"Overprescribing is a major cause, and there's no support group for them or support services for after they get out of jail," April Hancock, a nurse at the Guilford County Detention Center, told Walker.
In North Carolina alone, medication and drug use accounted for 93 percent of unintentional deaths. State and local officials in roundtable discussions had mixed reviews on the resuscitation drug naloxone. Naloxone, also known as Narcan, saves those who overdose from opioids or heroin by quickly reversing the effects. And while the drug has saved thousands of lives, some expressed concerns that it is being used as a crutch for opioid abusers.
"Has it saved lives? There's no doubt that every one of these department agencies will tell you 'yes it saves lives.' But, you don't want to create a mindset in, in the drug culture, that you can go and do anything, and everybody can be brought back to life because that just isn't the case," Walker said.
One law enforcement official said they have had many instances where someone would overdose in the parking lot at the police headquarters, knowing they would be resuscitated with Naloxone. The drug cost is about $25 per dose and some organizations are handing out Naloxone for free. There were arguments made that all first responders should have access to this medicine, but experts caution against giving Naloxone to everyone in fear of it being abused as well.
"Why do they come to us or the emergency room or the fire department? Because we're 24/7," one law enforcement official said.
First responders also expressed their concern with the lack of resources they have for this crisis. The officer told Walker that when addicts come to the police station, fire station, or hospital, it is still at the cost of about $100 per night to taxpayers. He said the state has the funds because people are already paying the price for this crisis without realizing it, but with more prevention and recovery solutions the money could be put to better use.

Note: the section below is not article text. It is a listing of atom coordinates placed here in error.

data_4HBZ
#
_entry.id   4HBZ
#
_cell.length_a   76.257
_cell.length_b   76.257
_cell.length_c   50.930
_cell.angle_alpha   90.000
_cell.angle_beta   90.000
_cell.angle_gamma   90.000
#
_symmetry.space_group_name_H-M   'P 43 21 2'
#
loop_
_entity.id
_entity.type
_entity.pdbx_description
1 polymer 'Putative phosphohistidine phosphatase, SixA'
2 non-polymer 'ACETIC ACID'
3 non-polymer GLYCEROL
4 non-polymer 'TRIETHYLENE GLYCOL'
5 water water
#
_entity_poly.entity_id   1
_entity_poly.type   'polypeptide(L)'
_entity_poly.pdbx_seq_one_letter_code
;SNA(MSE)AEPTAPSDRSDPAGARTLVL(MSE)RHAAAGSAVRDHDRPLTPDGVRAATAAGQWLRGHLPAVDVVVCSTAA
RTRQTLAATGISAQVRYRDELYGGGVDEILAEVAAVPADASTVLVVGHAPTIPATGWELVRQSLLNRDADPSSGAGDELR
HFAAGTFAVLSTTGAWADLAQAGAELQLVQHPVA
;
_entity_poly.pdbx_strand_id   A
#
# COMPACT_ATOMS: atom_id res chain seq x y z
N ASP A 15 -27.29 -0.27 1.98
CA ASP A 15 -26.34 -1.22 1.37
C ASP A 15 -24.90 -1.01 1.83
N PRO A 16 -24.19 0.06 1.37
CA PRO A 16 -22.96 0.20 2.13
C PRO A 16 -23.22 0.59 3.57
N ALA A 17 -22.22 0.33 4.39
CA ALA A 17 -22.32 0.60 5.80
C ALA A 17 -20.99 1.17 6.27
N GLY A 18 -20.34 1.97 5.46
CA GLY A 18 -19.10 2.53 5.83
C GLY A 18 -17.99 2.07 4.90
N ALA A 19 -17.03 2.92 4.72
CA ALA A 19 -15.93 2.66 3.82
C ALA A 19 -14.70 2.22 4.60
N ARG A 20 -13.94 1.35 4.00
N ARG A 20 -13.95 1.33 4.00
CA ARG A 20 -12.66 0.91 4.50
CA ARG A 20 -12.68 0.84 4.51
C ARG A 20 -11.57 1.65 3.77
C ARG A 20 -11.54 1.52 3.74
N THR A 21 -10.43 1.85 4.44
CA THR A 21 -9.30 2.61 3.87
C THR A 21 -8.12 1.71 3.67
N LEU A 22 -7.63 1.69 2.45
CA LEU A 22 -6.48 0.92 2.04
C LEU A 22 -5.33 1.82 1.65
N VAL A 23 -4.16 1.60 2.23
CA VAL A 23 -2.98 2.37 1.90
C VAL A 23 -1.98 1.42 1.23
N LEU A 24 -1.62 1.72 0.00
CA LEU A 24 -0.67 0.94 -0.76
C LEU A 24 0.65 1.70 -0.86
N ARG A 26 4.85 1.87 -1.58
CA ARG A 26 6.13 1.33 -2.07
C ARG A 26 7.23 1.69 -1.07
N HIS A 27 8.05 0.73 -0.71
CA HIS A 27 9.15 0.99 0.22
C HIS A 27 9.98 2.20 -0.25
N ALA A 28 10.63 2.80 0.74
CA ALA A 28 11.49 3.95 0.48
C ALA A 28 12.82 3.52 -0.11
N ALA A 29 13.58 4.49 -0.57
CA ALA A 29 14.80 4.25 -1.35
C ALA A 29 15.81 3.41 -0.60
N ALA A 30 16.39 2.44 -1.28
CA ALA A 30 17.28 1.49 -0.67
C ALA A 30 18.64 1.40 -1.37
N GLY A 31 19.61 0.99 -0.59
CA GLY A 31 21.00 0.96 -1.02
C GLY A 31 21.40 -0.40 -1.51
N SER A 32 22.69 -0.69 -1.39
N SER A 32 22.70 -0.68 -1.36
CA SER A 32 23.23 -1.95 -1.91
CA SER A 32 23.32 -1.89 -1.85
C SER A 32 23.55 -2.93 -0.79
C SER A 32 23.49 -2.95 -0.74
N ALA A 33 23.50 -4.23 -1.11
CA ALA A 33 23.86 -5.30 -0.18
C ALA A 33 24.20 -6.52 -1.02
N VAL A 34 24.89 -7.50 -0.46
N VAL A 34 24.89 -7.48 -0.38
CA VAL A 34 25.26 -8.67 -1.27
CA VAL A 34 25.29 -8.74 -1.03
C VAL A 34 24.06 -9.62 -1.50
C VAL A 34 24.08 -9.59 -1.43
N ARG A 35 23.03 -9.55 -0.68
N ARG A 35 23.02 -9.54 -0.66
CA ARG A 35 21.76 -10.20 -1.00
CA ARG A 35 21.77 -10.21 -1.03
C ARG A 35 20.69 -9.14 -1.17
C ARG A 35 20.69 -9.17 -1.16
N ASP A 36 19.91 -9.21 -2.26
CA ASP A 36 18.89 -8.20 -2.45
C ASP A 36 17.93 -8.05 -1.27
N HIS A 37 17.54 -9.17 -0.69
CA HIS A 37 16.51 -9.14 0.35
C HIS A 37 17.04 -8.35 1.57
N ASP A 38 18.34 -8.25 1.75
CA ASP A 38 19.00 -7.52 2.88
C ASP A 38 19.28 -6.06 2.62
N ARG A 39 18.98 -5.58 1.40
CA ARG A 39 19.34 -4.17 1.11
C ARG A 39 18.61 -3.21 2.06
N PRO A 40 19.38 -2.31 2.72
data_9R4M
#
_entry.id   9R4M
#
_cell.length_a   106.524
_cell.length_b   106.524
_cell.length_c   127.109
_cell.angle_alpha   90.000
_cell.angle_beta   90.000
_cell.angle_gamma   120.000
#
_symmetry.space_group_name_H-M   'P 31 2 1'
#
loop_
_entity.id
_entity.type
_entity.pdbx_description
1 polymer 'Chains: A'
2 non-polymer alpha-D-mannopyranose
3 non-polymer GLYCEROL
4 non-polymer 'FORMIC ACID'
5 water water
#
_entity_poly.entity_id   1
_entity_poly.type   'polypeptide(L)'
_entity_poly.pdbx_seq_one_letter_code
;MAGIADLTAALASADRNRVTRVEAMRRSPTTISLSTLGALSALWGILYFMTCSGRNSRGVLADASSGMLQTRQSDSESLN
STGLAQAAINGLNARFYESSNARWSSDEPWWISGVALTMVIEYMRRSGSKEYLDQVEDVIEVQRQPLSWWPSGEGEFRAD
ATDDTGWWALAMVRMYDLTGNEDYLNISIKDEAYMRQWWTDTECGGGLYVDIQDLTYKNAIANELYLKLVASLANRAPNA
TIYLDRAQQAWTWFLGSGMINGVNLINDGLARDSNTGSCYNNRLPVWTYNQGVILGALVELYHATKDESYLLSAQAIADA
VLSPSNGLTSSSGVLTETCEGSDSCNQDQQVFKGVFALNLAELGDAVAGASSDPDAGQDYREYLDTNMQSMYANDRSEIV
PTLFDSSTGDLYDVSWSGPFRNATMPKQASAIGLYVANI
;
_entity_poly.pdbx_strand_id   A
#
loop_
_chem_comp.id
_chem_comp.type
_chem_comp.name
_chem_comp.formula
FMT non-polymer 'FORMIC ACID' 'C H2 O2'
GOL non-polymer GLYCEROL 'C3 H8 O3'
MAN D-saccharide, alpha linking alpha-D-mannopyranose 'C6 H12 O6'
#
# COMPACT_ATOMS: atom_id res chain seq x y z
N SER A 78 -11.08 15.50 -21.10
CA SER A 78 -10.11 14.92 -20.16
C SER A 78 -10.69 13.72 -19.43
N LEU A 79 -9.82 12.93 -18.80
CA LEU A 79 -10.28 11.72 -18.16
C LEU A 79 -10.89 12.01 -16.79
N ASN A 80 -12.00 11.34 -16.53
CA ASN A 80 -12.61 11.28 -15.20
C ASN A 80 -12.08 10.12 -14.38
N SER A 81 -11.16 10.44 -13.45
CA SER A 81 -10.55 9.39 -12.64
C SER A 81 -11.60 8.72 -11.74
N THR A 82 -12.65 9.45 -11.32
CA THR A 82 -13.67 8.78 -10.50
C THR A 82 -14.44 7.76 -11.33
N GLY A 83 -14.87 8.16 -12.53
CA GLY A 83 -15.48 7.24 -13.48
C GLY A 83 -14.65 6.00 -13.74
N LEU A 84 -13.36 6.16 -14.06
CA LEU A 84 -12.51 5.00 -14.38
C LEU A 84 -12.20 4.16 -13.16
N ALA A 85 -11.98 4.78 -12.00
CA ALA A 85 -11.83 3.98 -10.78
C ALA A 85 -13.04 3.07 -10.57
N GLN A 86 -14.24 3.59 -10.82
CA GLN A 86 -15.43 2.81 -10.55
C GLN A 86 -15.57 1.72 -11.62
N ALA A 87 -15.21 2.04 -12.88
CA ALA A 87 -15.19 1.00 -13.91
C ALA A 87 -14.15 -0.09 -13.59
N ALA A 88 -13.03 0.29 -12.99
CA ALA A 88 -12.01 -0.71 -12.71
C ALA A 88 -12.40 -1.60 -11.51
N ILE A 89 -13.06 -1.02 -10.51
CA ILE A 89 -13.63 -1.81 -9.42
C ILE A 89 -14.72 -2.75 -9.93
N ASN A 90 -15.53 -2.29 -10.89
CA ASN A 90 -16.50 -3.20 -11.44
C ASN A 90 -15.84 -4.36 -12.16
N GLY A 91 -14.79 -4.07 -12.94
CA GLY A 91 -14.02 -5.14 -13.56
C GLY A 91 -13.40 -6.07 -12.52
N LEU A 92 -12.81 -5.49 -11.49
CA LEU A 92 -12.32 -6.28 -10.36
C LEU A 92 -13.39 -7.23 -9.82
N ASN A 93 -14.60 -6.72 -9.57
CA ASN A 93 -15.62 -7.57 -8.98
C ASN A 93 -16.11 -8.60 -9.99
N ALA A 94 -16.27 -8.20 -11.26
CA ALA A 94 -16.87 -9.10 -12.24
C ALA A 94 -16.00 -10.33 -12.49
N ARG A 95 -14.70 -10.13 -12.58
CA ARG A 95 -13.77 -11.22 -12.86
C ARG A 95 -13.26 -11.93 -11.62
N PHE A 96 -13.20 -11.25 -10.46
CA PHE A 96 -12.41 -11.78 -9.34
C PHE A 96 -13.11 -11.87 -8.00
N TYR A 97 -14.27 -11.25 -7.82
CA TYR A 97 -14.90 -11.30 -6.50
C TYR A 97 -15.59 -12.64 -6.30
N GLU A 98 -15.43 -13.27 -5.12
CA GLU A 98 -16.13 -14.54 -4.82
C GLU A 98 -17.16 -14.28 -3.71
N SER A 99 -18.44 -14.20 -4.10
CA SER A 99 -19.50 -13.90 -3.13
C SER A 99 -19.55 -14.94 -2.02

In June, the state of North Carolina unanimously passed the Stop Act which allocated $20 million over two years to fight the opioid crisis in the state. That bill puts restrictions on prescribers and mandates that prescriptions be logged in a monitored statewide database even for veterinarians who write controlled substances for pets. Of the $20 million, half was allocated to local treatment and recovery services. Still, between state and federal funds, North Carolina allocates less than one-third of the funds that the opioid crisis cost the state yearly.
"As a former pastor and the people that you get close to and even people in our immediate family, I don't want to call out their names," Walker said following his last stop on his trip where he talked to addicts in recovery at a faith-based half-way house. "But, yes, it is something that moves your heart a great deal because you see the suffering, not just by the victim, but by also the family members who are exhausted financially, spiritually, psychologically and really reached, reached their wits end as far as trying to learn how to be equipped to even handle such an individual who's going through such an addiction, and that's very painful."
Charyssa Parent (@Charyssa_Parent) is a contributor to the Washington Examiner's Beltway Confidential blog. She is a reporter with Red Alert Politics (a sister publication to the Washington Examiner).
If you would like to write an op-ed for the Washington Examiner, please read our guidelines on submissions here.



“The greatest criminal threat to the daily lives of American citizens are the Mexican drug cartels.”

“Mexican drug cartels are the “other” terrorist threat to America. Militant Islamists have the goal of destroying the United States. Mexican drug cartels are now accomplishing that mission – from within, every day, in virtually every community across this country.” JUDICIALWATCH

October 23, 2017

The other open-borders issue: The opioid crisis

President Trump is set to declare the opioid epidemic a national public health emergency this week, with a speech Thursday, bringing to the fore a long-simmering problem that is linked to poverty in run-down rust-belt cities and social decay in the absence of jobs.
Axios writes: